Appendix Table1.1 Respondents’ Profile Bank

Sector

State Bank of India

Public

Assam GraminVikash Bank

Public

United Bank of India

ICICI Bank

Axis bank

District Cachar Karimganj Hailaikandi Cachar Karimganj Hailaikandi

Cachar Karimganj Hailaikandi Cachar Private Karimganj Hailaikandi Cachar Private Karimganj Hailaikandi Total Public

Name of the branch Park Road, Silchar Karimganj Branch Hailaikandi Branch Premtala Branch, Silchar Karimganj Branch Hailaikandi Branch Central Road, Silchar Karimganj Branch Hailakandi Branch Ranghirkari Branch, Silchar Karimganj Branch Hailakandi Branch ShillongpattyBranch,Silchar Karimganj Branch Hailakandi Branch

No. of employees 62 48 32 9 10 8 24 14 12 8 7 5 13 6 6 264

Table1.2 Demographic Profile of respondents Demographic variables Gender

Age

Qualification

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Category Male Female Total 20-30 31-40 41-50 51 and above Total HSLC HS Graduation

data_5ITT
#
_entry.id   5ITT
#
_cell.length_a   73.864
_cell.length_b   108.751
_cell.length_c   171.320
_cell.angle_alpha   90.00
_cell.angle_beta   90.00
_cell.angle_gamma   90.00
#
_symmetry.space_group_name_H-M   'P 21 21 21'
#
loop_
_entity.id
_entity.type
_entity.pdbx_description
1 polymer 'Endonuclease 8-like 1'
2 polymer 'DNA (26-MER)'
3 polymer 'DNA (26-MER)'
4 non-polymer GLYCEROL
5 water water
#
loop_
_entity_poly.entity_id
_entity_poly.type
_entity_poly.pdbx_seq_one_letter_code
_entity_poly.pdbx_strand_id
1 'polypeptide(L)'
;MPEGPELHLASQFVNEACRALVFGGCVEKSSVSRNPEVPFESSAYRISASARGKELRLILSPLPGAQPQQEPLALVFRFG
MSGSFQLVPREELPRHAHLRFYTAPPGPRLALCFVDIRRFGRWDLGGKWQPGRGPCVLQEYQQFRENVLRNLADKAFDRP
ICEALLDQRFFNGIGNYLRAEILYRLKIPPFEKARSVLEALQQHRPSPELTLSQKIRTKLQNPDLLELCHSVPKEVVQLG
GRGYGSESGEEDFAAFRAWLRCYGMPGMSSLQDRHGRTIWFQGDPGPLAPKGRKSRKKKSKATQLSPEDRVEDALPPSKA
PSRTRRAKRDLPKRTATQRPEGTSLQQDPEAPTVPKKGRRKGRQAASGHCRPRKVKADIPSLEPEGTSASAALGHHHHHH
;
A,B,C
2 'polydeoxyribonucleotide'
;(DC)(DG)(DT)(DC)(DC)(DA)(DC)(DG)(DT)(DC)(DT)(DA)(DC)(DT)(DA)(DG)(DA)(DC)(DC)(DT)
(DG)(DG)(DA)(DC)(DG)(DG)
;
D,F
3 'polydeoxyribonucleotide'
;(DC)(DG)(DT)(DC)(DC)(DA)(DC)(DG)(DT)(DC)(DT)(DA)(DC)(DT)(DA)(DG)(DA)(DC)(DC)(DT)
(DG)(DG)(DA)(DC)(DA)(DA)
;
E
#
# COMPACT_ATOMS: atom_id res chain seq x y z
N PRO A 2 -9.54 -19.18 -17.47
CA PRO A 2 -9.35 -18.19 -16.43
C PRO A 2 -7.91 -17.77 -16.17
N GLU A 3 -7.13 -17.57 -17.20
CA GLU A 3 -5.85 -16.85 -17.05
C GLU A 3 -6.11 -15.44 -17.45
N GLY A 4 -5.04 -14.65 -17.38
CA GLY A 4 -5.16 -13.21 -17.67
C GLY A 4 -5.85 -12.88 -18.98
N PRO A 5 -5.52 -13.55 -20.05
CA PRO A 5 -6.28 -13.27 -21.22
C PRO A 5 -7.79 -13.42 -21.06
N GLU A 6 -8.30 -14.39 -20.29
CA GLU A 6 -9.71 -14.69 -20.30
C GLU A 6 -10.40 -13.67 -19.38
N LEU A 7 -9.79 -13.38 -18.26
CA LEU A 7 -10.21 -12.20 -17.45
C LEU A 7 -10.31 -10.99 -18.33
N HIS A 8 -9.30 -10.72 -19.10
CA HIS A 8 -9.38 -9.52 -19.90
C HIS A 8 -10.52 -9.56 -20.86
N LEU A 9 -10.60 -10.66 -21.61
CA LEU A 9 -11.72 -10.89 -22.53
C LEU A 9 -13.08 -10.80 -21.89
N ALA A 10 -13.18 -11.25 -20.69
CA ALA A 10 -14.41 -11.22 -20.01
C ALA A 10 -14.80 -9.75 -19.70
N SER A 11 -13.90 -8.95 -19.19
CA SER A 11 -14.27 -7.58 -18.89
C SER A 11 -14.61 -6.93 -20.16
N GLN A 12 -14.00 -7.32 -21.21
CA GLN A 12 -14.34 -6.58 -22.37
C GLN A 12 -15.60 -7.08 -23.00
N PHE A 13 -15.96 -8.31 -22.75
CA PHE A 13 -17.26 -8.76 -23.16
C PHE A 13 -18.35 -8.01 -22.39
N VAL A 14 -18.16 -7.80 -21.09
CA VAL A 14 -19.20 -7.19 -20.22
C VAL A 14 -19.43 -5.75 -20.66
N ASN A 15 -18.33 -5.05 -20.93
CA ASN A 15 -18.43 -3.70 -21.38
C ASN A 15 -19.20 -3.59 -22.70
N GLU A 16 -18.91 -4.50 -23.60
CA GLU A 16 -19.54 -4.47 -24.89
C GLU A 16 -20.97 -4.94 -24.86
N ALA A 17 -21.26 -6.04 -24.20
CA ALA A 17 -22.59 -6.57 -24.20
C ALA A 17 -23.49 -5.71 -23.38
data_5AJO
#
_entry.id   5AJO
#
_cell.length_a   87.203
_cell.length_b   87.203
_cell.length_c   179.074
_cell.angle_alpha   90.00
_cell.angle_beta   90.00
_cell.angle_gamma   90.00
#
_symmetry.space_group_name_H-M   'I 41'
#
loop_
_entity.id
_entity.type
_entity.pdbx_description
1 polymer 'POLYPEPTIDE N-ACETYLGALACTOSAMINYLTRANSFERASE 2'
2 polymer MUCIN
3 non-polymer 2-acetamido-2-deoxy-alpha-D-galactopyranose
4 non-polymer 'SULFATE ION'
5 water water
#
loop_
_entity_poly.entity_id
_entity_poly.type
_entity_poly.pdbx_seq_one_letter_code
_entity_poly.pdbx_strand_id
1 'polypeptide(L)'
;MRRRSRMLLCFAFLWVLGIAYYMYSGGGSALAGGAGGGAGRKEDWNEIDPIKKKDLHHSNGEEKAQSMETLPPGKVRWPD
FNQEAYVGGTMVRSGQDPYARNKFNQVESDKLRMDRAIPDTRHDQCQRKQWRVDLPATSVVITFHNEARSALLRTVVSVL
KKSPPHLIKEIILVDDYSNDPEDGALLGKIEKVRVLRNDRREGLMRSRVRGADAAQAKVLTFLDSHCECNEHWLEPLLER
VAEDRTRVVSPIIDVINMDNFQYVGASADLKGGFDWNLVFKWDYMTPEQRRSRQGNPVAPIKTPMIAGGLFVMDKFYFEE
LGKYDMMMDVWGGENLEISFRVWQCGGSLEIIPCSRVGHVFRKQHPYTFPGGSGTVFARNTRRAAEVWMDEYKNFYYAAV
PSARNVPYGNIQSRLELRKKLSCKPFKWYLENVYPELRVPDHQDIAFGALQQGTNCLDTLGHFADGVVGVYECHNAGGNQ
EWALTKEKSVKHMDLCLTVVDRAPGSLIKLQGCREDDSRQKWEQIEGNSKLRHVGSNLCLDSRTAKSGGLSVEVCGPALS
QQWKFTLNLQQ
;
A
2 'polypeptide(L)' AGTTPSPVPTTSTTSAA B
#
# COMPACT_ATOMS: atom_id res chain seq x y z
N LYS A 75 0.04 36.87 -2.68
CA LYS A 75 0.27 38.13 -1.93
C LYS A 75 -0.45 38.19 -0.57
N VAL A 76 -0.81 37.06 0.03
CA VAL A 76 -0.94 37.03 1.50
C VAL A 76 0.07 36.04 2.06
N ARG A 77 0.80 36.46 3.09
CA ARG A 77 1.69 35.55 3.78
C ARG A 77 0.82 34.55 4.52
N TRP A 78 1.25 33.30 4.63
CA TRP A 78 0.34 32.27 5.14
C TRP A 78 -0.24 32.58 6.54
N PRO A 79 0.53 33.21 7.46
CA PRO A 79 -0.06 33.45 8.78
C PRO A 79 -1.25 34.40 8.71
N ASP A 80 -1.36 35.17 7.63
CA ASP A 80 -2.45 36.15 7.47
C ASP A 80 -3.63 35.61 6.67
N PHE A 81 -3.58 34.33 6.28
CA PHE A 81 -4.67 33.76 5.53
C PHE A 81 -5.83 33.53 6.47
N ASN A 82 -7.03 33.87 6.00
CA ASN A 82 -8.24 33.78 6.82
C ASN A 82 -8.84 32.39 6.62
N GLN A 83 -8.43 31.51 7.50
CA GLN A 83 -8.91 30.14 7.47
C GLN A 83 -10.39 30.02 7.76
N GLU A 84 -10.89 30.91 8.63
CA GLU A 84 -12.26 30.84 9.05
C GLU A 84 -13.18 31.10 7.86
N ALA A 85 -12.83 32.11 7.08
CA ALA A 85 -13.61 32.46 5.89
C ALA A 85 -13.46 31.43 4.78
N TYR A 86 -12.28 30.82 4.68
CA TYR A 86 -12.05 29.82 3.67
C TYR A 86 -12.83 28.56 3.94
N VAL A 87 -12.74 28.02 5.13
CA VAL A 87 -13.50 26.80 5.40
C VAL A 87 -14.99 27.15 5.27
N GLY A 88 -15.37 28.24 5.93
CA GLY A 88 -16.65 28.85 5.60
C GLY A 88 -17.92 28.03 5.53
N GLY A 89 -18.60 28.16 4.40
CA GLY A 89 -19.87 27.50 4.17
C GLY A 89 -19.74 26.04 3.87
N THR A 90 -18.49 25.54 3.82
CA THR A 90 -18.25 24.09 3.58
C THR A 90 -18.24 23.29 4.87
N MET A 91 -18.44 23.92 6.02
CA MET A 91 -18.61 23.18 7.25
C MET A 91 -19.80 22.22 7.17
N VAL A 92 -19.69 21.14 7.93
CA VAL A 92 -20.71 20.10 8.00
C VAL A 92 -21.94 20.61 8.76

Respondents (F) 179 85 264 94 66 47 57 264 7 9 157

Percentage (%) 67.8 32.2 100 35.6 25 17.8 21.6 100 2.7 3.4 59.5

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Post graduation Total Married Unmarried Total Sub staff Office assistant Special assistant Assistant manager Manager Deputy manager Branch manager Total Less than 2 years 2-4 years 5-7 years 8-10 years Above 10 years Total Less than 10,000 10,000-20,000 20,000-30,000 Above 30,000 Total Cachar Karimganj Hailakandi Total Public Private total

Marital status

Designation

Experience

Income

District

Sector

91 264 175 89 264 12 51 68 64 39 19 11 264 46 67 42 24 85 264 28 71 165 264 118 84 62 264 216 48 264

34.5 100 66.3 33.7 100 4.5 19.3 25.8 24.2 14.8 7.2 4.2 100 17.4 25.4 15.9 9.1 32.2 100 10.6 26.9 62.5 100 44.7 31.8 23.5 100 81.8 18.1 100

Table1.5 Total Variance Explained Component

1 2 3 4 5 6 7 8 9 10 11 12 13 14 15 16 17 18 19 20 21 22 23 24

Initial Eigen values